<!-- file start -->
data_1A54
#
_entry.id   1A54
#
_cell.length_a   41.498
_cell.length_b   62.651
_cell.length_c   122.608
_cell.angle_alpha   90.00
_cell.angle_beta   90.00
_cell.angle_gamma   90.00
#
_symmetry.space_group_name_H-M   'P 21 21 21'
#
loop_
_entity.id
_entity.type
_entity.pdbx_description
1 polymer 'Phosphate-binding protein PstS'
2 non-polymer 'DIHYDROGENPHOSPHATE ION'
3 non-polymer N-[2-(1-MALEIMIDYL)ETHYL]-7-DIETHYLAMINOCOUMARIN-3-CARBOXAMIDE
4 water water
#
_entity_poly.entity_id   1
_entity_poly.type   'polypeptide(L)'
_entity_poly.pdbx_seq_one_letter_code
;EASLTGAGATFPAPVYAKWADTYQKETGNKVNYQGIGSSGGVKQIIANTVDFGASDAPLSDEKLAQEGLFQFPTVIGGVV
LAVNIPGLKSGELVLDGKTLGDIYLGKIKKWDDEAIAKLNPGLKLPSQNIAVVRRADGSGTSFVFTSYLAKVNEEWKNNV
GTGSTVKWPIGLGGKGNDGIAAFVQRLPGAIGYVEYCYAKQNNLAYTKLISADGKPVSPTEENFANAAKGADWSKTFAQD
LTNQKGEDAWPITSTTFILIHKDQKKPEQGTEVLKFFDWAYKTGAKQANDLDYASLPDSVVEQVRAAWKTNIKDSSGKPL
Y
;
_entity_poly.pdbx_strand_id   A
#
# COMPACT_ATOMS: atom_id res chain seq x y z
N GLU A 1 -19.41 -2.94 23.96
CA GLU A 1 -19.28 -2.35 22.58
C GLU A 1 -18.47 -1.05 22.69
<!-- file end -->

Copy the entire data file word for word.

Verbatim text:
data_1A54
#
_entry.id   1A54
#
_cell.length_a   41.498
_cell.length_b   62.651
_cell.length_c   122.608
_cell.angle_alpha   90.00
_cell.angle_beta   90.00
_cell.angle_gamma   90.00
#
_symmetry.space_group_name_H-M   'P 21 21 21'
#
loop_
_entity.id
_entity.type
_entity.pdbx_description
1 polymer 'Phosphate-binding protein PstS'
2 non-polymer 'DIHYDROGENPHOSPHATE ION'
3 non-polymer N-[2-(1-MALEIMIDYL)ETHYL]-7-DIETHYLAMINOCOUMARIN-3-CARBOXAMIDE
4 water water
#
_entity_poly.entity_id   1
_entity_poly.type   'polypeptide(L)'
_entity_poly.pdbx_seq_one_letter_code
;EASLTGAGATFPAPVYAKWADTYQKETGNKVNYQGIGSSGGVKQIIANTVDFGASDAPLSDEKLAQEGLFQFPTVIGGVV
LAVNIPGLKSGELVLDGKTLGDIYLGKIKKWDDEAIAKLNPGLKLPSQNIAVVRRADGSGTSFVFTSYLAKVNEEWKNNV
GTGSTVKWPIGLGGKGNDGIAAFVQRLPGAIGYVEYCYAKQNNLAYTKLISADGKPVSPTEENFANAAKGADWSKTFAQD
LTNQKGEDAWPITSTTFILIHKDQKKPEQGTEVLKFFDWAYKTGAKQANDLDYASLPDSVVEQVRAAWKTNIKDSSGKPL
Y
;
_entity_poly.pdbx_strand_id   A
#
# COMPACT_ATOMS: atom_id res chain seq x y z
N GLU A 1 -19.41 -2.94 23.96
CA GLU A 1 -19.28 -2.35 22.58
C GLU A 1 -18.47 -1.05 22.69